the beast otherwise. Certainly laws like Dave's won't do more than
give it a good chortle.

In fact, the
ink had barely dried on the legislation before said chortle erupted
from the TSA's website. "Blogger
Bob" of the "TSA Blog Team"
smugly opined, "…the
Supremacy Clause of the U.S. Constitution (Article. VI. Clause 2)
prevents states from regulating the federal government." The
irony was so staggering you didn't need to be a Constitutionalist
to savor it: here's an agency that long ago trashed the First, Second,
Fourth, and Fifth Amendments shamelessly citing another part of
the document for salvation — all while ignoring the Ninth and Tenth
Amendments! Heck, the TSA deserves obliteration for this travesty
alone.

Texas' House
had more sense than the "TSA Blog Team" — but then, so
does woodwork. It passed Simpson's legislation on to the Senate; Dan
Patrick (R-Houston) sponsored it there. It would have come to a
vote this week and likely graduated to law — except that two of
the TSA's head thugs "visited
Patrick
at the Capitol … to discuss the legislation. They warned
him that the legislation u2018could close down all the airports in Texas,'
he said." Dan "ang[rily]" called these "heavy
handed threats." Bingo! How refreshing to hear a ruler call
it like it is!

But that wasn't
all. The TSA hasn't a scintilla of finesse or delicacy: it never
settles for a fly-swatter when it can fire a battery of cannon instead.
"After
[the thugs'] departure
, U.S. Attorney John E. Murphy sent a
letter to Speaker of the House Joe Straus and Lt. Gov. David Dewhurst
saying the bill would u2018conflict directly with federal law' and that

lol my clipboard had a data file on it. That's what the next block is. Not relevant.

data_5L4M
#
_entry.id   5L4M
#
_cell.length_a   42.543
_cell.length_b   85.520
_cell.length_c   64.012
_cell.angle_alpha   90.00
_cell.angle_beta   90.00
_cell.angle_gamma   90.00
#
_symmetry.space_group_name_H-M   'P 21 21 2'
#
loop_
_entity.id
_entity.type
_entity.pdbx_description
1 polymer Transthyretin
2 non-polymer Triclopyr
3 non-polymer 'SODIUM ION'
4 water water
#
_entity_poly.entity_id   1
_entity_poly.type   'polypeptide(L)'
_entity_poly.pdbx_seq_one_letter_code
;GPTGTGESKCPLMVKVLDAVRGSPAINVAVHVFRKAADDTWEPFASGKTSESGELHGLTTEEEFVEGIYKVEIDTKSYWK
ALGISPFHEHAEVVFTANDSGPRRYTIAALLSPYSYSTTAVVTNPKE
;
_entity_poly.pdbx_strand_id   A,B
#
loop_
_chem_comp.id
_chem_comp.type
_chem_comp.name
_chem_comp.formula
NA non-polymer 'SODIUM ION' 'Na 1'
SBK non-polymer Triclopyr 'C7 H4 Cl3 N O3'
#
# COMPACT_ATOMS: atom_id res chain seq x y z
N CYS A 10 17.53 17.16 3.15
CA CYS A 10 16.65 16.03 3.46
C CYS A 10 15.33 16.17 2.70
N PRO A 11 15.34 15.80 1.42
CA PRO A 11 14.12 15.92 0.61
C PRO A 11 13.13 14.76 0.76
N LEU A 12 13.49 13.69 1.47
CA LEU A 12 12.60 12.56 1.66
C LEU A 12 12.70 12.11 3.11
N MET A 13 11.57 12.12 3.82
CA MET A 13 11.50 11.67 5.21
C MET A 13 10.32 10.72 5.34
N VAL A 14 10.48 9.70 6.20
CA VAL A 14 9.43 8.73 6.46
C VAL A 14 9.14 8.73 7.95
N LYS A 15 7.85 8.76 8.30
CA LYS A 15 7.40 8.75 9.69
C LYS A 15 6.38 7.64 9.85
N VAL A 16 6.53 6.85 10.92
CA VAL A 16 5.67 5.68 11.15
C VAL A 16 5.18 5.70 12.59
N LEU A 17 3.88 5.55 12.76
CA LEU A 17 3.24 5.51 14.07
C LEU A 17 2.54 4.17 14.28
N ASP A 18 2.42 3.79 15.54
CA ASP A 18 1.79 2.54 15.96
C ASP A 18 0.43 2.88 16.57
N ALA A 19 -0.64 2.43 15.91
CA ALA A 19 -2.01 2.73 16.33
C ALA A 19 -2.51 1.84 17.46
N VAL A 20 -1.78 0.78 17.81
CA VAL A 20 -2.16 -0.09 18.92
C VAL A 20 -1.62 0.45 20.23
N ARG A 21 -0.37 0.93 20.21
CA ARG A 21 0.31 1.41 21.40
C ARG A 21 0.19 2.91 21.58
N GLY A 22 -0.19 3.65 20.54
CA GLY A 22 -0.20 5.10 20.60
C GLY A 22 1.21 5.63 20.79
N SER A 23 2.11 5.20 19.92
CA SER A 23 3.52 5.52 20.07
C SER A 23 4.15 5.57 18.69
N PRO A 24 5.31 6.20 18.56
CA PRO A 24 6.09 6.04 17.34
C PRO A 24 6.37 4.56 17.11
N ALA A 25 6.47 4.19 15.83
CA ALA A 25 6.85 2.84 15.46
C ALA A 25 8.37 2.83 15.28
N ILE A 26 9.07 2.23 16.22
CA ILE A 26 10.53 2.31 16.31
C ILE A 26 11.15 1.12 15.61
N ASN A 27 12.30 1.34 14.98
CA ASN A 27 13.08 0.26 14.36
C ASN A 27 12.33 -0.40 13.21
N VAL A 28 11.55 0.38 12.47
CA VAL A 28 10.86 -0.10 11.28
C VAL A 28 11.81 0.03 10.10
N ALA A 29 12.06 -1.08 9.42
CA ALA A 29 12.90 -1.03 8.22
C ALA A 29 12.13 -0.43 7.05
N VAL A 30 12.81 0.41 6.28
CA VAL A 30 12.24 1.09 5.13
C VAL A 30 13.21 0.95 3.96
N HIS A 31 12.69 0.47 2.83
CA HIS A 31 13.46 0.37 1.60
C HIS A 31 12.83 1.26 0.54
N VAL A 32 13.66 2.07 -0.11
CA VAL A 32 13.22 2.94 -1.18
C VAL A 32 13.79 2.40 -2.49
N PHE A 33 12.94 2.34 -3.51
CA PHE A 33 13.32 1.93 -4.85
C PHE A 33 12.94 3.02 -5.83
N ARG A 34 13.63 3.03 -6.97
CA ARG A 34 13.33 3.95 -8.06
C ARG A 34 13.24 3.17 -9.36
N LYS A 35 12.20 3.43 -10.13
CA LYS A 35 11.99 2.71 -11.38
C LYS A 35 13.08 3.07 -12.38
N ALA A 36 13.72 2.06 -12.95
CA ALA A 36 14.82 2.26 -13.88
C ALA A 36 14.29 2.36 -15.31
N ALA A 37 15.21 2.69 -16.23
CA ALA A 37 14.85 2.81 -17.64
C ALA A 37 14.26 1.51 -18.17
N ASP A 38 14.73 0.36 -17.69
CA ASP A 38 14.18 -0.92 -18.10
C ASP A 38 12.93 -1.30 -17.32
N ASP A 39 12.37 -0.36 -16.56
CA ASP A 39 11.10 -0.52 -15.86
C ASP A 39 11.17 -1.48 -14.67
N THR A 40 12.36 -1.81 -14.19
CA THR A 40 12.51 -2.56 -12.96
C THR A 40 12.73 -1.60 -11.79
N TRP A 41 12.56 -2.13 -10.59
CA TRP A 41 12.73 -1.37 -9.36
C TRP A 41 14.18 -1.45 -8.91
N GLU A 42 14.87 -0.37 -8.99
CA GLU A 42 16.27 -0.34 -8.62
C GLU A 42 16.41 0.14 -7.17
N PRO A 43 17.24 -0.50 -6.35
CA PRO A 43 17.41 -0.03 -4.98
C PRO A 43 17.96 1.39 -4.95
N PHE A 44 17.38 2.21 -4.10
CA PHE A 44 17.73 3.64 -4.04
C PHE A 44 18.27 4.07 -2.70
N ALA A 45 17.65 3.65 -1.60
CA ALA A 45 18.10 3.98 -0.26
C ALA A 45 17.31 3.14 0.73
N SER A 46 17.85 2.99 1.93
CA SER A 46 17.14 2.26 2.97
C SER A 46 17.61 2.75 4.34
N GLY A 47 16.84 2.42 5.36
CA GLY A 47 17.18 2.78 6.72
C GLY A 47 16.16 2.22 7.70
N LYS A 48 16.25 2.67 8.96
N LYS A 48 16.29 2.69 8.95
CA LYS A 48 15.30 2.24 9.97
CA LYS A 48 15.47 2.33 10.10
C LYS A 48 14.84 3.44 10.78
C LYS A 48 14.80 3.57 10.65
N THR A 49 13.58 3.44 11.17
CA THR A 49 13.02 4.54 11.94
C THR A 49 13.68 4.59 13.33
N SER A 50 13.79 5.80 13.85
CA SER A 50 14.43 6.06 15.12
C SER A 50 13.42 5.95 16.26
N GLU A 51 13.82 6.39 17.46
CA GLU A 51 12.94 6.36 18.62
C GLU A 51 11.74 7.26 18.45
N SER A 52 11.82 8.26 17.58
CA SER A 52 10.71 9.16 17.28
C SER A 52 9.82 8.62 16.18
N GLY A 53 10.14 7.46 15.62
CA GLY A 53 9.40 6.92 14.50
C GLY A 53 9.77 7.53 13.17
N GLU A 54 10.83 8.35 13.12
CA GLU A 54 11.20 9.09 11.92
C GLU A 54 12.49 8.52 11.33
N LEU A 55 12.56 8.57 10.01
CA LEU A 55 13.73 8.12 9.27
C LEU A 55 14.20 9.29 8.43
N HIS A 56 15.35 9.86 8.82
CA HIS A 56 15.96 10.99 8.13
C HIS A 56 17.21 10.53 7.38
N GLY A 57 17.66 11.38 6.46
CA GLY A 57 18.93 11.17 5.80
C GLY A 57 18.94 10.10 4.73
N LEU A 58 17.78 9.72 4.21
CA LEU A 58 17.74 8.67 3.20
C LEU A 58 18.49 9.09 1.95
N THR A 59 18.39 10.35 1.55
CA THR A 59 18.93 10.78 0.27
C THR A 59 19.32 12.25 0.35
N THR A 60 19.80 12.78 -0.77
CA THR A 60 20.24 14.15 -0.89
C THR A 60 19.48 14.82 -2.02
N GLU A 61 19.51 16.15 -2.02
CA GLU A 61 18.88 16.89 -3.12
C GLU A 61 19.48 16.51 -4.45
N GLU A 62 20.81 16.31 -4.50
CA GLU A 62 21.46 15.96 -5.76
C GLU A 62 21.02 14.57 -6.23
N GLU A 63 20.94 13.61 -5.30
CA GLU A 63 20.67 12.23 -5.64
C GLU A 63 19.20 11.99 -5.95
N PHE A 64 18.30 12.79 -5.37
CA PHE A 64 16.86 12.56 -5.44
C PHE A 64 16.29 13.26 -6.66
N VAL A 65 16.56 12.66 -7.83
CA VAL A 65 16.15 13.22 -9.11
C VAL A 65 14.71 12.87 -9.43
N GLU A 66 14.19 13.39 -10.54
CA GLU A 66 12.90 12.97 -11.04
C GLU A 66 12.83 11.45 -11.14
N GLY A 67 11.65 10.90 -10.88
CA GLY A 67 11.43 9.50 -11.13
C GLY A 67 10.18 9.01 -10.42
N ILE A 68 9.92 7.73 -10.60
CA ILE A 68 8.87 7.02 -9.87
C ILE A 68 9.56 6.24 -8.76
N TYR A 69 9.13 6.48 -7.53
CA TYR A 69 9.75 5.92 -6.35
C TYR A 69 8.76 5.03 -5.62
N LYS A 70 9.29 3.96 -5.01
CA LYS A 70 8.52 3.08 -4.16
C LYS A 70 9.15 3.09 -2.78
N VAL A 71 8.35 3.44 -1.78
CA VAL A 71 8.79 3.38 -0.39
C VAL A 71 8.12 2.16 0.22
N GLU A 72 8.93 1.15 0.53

if it became law, u2018TSA would likely be required to cancel any flight
or series of flights for which it could not ensure the safety of
passengers and crew' until the agency could seek a court order stopping
the measure from being carried out."

That spooked
some of the senators: apparently, the politician in a guy supersedes
the Texan. "Sen.
Juan u2018Chuy' Hinojosa
, D-McAllen, who voted for the bill in committee,
said he still agreed with Patrick's intent but could not vote for
the bill because it preempts federal law." Ummmm, Juan? That
was the point, you moron.

"Realizing
he ultimately did not have the votes
, Patrick decided to withdraw
the bill" — but catch his parting shot: "There was a time
in this state, there was a time in our history, where we stood up
to the federal government and we did not cower to rules and policies
that invaded the privacy of Texans." Whoa! Is this dude Ron
Paul's protege or what?

Please God,
that time will come again. Meanwhile, Dave Simpson accurately analyzed
the blackmail: "They're
basically saying
, unless you allow us to grope your genitals,
you can't fly." And then he vaulted for heroism with Dan Patrick:
"I hope Texans would say come and show us the law … This is
a Gonzales moment. u2018Come and take it.'"

YES!!!!!!

May
26, 2011

Becky
Akers [send her mail] writes
primarily about the American Revolution.

The
Best of Becky Akers

Email Print
FacebookTwitterShare
  • LRC Blog

  • LRC Podcasts